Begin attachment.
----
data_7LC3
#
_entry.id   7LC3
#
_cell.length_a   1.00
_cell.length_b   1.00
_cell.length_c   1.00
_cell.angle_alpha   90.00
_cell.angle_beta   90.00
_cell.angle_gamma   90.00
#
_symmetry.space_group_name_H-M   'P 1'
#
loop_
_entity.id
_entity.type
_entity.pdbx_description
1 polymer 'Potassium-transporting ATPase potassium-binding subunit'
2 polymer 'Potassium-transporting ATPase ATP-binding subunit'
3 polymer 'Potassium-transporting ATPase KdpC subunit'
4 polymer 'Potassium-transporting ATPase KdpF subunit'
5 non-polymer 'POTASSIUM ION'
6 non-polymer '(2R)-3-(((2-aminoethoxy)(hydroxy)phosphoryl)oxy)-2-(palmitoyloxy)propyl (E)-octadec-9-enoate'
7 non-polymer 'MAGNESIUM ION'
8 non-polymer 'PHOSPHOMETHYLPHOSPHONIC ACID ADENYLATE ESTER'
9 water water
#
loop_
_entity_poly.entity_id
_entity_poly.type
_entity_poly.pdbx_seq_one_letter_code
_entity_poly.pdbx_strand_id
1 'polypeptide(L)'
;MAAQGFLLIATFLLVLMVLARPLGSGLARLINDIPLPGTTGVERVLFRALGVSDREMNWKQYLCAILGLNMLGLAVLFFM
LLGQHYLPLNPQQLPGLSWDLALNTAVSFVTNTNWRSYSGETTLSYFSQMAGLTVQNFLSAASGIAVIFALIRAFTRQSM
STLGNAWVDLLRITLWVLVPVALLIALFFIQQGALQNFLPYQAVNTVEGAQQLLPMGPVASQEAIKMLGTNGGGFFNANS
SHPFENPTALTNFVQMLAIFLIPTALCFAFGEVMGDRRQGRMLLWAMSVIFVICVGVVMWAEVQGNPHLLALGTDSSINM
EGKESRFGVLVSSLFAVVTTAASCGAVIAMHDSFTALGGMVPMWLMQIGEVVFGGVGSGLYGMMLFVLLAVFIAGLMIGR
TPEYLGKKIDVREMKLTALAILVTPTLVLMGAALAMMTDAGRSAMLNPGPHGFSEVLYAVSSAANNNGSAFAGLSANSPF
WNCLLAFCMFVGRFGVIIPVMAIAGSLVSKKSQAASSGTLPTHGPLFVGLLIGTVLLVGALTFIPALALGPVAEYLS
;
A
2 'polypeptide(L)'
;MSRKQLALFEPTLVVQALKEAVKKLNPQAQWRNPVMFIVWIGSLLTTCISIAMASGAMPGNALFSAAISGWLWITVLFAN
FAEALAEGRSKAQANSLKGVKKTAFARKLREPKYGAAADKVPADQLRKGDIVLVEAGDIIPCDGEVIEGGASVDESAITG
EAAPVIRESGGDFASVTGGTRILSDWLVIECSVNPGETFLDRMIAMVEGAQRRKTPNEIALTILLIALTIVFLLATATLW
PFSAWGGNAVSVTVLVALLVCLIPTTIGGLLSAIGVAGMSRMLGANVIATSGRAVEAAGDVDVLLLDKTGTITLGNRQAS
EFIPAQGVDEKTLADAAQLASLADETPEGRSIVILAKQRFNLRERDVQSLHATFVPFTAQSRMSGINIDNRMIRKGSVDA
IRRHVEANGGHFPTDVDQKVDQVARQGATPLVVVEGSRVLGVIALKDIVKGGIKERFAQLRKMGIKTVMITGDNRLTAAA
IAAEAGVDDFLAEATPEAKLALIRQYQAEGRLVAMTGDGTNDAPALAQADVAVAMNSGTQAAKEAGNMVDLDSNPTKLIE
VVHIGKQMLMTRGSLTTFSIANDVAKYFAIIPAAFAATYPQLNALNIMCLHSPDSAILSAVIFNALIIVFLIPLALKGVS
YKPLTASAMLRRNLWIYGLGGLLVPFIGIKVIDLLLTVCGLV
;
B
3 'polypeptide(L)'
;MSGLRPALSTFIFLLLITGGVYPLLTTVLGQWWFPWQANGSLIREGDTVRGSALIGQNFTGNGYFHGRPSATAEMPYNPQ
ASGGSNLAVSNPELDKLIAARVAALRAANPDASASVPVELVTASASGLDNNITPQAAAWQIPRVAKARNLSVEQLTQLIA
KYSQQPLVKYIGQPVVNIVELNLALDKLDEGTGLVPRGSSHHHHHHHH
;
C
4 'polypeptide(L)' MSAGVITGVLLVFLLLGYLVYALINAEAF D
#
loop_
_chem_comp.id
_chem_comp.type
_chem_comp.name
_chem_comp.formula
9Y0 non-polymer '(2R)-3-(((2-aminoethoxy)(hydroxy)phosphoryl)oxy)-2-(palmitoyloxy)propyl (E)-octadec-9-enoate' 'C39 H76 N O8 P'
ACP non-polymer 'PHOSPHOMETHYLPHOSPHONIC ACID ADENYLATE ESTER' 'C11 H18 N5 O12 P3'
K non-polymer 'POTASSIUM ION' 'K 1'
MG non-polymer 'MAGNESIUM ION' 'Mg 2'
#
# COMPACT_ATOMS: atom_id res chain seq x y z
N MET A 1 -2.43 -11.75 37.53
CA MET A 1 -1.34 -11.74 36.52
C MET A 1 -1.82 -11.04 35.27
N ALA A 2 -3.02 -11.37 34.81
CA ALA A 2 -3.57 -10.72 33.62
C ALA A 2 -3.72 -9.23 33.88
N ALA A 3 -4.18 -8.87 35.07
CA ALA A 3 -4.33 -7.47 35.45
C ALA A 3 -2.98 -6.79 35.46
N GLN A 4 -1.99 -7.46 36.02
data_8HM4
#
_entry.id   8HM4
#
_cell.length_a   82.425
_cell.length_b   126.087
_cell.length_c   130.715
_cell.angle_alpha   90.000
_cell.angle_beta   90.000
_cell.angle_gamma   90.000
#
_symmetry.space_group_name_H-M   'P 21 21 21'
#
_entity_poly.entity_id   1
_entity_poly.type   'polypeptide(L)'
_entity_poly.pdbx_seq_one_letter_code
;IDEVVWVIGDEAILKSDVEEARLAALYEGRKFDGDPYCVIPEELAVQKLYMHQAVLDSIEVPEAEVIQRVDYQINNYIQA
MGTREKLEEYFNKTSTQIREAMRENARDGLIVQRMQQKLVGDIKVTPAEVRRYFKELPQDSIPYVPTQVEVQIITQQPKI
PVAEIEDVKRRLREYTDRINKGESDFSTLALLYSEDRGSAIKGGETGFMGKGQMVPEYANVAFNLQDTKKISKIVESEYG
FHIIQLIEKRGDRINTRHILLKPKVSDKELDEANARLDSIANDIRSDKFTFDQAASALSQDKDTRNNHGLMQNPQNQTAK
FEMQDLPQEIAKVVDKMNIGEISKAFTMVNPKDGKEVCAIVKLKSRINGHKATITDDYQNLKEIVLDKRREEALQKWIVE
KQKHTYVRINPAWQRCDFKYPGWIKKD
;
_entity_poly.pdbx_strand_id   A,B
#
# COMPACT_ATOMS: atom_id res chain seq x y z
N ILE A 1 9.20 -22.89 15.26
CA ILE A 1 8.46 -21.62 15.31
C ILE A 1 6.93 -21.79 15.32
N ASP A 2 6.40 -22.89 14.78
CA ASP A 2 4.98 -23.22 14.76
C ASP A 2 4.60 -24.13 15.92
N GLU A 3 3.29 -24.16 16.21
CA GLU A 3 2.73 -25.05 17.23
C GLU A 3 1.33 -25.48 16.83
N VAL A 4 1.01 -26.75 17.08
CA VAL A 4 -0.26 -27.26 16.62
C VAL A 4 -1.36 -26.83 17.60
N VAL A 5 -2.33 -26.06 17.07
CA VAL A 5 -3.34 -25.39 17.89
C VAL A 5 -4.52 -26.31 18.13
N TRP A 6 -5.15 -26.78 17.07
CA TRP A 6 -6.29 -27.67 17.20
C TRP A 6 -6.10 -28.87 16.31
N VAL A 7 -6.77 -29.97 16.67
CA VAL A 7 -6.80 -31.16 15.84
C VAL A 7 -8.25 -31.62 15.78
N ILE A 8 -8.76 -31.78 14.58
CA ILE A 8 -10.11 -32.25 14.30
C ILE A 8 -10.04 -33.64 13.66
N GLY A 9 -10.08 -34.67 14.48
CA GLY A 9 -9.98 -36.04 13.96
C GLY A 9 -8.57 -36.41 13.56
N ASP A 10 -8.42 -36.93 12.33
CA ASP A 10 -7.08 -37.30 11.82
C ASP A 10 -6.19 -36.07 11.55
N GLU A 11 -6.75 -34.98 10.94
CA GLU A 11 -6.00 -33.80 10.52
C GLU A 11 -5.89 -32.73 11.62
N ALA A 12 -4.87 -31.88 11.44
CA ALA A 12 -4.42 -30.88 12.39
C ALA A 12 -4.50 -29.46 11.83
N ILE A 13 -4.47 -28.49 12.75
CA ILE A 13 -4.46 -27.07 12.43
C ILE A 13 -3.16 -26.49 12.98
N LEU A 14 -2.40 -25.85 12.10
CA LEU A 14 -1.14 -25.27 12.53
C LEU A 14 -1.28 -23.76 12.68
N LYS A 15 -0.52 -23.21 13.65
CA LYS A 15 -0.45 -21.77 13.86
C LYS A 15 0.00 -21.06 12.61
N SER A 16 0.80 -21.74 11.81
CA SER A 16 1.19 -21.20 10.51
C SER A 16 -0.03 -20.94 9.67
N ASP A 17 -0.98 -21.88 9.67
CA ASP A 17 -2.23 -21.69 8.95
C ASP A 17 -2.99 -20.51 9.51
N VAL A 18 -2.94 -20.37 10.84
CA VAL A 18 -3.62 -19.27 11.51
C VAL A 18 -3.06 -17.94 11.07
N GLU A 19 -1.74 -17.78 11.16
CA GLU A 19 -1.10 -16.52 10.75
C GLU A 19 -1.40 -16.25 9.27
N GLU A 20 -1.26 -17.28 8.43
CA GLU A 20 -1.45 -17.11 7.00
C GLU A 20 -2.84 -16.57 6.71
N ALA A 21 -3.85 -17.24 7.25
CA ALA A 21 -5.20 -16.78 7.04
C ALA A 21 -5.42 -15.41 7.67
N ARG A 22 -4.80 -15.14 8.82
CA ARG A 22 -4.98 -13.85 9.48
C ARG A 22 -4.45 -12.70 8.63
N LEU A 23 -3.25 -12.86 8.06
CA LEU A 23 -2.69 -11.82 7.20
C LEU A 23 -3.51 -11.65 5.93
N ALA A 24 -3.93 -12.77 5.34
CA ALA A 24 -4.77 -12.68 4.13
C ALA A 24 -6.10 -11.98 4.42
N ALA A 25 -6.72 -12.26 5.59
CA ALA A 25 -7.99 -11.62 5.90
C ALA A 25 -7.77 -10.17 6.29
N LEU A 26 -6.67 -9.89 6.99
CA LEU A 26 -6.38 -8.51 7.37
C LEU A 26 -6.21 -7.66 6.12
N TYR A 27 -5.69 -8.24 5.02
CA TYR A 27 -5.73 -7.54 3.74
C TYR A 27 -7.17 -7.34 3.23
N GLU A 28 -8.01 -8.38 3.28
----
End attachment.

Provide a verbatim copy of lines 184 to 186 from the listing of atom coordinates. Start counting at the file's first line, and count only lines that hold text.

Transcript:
C ALA A 25 -7.77 -10.17 6.29
N LEU A 26 -6.67 -9.89 6.99
CA LEU A 26 -6.38 -8.51 7.37